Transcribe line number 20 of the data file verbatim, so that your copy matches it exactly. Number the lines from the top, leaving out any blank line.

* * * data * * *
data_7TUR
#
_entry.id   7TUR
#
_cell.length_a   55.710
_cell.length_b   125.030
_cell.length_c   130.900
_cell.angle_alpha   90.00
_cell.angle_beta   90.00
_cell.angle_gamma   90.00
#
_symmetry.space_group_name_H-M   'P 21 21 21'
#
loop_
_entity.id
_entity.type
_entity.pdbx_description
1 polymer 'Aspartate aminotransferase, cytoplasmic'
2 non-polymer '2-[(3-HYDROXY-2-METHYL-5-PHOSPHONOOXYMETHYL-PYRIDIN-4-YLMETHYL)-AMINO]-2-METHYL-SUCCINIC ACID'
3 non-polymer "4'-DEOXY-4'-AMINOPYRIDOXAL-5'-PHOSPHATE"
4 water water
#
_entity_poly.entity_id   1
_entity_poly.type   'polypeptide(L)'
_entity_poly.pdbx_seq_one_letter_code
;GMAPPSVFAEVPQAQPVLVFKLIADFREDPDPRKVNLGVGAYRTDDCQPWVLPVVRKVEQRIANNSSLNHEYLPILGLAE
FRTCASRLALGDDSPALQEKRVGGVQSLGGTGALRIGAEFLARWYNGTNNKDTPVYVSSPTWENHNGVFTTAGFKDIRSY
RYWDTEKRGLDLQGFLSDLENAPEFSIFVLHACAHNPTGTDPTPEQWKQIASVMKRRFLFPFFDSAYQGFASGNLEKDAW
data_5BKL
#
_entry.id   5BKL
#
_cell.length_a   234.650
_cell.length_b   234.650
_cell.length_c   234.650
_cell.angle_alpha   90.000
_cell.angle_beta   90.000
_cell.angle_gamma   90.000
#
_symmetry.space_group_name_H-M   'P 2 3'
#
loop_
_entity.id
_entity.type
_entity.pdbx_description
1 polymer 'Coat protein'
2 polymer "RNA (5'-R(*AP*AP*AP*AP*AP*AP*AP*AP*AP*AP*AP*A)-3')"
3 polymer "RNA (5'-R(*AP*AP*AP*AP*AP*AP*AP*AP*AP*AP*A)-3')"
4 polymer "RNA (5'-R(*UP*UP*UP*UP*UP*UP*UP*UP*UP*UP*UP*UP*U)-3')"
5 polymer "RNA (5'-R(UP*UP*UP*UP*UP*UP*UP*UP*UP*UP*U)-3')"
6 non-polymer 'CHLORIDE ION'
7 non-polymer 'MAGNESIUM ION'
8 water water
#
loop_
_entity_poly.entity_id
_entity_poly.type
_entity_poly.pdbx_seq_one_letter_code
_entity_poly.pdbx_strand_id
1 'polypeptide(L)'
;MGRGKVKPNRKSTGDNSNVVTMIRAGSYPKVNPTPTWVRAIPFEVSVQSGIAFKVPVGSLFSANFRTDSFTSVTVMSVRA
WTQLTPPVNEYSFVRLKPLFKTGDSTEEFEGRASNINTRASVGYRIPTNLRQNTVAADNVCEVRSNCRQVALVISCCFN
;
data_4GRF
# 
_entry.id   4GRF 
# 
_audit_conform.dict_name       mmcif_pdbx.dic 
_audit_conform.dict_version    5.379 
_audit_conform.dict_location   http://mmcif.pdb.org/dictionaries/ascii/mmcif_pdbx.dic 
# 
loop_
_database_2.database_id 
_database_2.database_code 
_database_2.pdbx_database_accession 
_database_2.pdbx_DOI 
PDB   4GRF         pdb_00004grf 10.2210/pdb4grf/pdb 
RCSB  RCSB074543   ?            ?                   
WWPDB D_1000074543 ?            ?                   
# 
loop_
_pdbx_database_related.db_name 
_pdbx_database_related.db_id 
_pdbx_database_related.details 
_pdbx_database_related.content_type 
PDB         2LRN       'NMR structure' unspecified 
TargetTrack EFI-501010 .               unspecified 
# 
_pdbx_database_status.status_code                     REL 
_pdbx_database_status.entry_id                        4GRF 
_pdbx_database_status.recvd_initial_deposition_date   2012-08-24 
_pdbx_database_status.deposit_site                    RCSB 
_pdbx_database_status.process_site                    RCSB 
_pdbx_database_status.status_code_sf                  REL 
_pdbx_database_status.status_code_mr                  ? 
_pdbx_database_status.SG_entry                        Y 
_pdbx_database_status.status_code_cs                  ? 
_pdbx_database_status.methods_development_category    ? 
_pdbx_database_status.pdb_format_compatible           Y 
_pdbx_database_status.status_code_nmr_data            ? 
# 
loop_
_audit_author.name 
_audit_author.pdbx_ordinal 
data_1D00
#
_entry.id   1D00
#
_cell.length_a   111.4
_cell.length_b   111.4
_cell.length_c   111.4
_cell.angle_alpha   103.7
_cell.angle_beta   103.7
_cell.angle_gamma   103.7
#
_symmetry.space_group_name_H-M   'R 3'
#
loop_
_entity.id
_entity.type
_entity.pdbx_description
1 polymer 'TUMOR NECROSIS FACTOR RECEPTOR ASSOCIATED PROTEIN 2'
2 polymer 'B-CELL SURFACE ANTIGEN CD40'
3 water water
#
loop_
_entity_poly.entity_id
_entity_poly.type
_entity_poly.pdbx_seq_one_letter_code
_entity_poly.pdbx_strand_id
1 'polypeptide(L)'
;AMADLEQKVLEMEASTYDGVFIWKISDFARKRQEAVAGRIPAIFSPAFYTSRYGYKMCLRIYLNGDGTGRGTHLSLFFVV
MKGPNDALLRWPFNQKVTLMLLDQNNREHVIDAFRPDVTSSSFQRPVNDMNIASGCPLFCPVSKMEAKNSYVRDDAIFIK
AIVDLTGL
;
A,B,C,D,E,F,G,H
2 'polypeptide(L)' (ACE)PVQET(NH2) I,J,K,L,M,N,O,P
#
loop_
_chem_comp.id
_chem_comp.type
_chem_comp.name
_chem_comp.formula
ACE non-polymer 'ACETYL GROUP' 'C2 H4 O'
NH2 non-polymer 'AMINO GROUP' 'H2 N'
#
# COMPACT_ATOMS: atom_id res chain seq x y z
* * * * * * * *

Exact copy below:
3 non-polymer "4'-DEOXY-4'-AMINOPYRIDOXAL-5'-PHOSPHATE"